The WADA and IRMS: a positive is always positive, but a negative can be positive too
That's right folks. If the definitive test finds you guilty, you're definitely guilty, but if the definitive test clears you, the WADA can still say you're guilty anyway.
According to the WADA guidelines, the labs administering the T/E tests don't have to use the IRMS test.
The IRMS test, to refresh your memory, in effect distinguishes between naturally occurring testosterone levels and artifically-induced levels. They can count the differing types of two types of carbon isotopes. If the one's high and the other is low, you're clearly doping, but if the one is low and the other is high, your own body is producing those high levels appearing in the T/E test. The test is expensive, unlike the T/E test, but conclusive, unlike the T/E test.
Apparently, in the case of Floyd Landis, there are four decision points involved in choosing whether to use IRMS: (1) the WADA lab can choose to do the IRMS as part of the T/E test protocol, which they rarely do because it is relatively expensive; (2) the WADA lab, in its report to the UCI, can choose whether to recommend that an IRMS be performed on sample B; (3) regardless of the WADA recommendation coming from the LNDD, UCI can order the LNDD to perform the IRMS on sample B; and finally (4) I've heard that Landis can demand it. This latter point is not in the report, but apparently the UCI allows the riders the opportunity to be involved in the requirements setting.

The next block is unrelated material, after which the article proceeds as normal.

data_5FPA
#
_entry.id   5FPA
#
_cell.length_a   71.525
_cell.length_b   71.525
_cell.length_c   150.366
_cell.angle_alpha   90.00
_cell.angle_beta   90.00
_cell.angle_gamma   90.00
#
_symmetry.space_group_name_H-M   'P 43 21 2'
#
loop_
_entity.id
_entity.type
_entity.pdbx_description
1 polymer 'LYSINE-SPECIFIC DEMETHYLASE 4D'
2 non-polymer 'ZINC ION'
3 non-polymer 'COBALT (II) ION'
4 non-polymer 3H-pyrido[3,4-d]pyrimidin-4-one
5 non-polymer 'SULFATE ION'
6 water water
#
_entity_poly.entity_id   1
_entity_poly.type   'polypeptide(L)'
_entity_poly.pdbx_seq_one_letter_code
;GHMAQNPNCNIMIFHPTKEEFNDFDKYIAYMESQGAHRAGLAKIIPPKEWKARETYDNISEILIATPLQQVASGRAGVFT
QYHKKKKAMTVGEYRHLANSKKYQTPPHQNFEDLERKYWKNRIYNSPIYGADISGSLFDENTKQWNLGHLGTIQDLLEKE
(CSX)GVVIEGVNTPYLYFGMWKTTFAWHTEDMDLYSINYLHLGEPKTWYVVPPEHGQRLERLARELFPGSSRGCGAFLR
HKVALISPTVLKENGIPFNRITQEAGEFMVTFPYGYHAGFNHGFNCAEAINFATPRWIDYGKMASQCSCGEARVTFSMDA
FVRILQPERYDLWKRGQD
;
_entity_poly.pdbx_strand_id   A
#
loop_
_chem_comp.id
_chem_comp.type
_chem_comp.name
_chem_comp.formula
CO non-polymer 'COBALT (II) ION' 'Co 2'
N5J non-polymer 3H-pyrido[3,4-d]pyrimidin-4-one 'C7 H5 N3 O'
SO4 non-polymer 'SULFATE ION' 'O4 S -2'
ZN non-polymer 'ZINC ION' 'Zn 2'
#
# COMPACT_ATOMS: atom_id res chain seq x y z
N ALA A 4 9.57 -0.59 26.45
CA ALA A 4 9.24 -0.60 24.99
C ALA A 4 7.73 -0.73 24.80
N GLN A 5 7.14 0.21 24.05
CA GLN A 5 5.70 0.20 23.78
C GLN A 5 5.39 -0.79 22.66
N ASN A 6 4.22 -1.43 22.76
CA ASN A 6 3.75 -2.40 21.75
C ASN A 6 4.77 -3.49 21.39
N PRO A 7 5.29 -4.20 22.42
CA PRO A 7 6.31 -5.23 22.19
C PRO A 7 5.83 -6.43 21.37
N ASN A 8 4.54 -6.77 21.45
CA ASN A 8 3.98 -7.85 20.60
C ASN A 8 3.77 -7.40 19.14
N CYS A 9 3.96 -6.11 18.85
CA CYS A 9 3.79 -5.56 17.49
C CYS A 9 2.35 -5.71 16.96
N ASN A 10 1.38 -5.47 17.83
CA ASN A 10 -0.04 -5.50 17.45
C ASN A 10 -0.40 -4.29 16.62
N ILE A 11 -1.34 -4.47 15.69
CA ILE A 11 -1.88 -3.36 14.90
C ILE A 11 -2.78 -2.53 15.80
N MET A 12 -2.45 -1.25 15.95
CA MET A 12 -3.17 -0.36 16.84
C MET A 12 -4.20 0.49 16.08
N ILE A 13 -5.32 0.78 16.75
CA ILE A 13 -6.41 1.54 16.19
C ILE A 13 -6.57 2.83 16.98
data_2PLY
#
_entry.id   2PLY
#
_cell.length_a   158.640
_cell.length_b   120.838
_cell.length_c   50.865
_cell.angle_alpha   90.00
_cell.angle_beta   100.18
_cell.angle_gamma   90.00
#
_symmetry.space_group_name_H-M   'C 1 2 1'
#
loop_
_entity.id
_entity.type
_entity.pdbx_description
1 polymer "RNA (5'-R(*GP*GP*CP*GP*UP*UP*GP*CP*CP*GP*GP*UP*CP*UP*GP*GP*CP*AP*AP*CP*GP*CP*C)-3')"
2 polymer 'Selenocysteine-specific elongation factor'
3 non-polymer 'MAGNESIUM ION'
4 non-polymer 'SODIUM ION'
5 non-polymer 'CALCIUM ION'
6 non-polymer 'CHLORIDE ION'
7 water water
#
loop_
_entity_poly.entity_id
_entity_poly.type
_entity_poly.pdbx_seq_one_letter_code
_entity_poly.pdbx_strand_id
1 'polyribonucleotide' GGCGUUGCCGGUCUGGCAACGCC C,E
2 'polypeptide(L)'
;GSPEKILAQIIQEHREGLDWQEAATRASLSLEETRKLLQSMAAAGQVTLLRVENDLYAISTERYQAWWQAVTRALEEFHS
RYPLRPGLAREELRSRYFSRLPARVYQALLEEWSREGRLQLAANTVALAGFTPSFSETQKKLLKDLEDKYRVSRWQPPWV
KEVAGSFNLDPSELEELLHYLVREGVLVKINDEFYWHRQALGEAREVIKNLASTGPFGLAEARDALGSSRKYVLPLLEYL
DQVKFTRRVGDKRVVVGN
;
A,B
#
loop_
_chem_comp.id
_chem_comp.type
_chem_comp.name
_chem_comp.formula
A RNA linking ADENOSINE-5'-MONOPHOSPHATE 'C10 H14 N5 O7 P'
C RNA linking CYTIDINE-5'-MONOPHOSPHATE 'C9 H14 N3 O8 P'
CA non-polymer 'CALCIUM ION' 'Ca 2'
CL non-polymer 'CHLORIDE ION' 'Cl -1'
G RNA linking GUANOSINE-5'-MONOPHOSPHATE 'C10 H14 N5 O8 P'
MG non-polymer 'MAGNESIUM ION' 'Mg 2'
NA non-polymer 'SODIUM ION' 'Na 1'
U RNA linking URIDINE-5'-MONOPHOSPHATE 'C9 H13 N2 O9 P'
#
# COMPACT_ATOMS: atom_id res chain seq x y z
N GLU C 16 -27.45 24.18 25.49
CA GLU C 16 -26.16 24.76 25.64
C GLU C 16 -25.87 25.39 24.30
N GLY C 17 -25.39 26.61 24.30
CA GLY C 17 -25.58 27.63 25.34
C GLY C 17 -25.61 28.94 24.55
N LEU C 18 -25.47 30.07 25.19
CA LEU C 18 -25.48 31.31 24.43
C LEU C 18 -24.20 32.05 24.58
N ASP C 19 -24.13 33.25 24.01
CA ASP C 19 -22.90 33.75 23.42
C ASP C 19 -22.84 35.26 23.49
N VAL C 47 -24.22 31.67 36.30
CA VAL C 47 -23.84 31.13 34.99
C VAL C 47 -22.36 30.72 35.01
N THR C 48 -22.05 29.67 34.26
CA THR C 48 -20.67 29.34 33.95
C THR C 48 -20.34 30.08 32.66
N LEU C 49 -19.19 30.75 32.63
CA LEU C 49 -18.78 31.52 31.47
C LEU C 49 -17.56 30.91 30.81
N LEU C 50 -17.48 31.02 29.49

If Landis doesn't request an IRMS, then he's either guilty or poorly informed, and if he does request an IRMS, he is at the very least maintaining an appearance of innocence.
Also indicated in the WADA guidelines is an estimation of the timeline and procedure should Landis' B sample be tested using the IRMS and come out negative. If he comes out positive using the IRMS, the UCI ruling should come swiftly. But if he comes out negative, there are a number of steps involved that can prolong this process as many as four to five months. The length of time will depend on the subjective evaluation of a previous testing history. If there's not much of a history, then they will surprise him with random tests over the course of 1 to 3 months to establish that history.
It is likely that the UCI already has a history of tests with Landis. What isn't clear from the WADA guidelines, however, is whether the history of tests must include a history of IRMS results, or, alternately, whether the follow-up tests if he has no history must also be IRMS tests.
The implication of this is that if Landis is truly suffering from a serious thyroid ailment needing immediate treatment and the UCI is deficient in testing historyon Landis, then Landis will either have to forego treatment of the thyroid problem and continue to suffer from it or get that treatment and doom himself to a de facto positive result.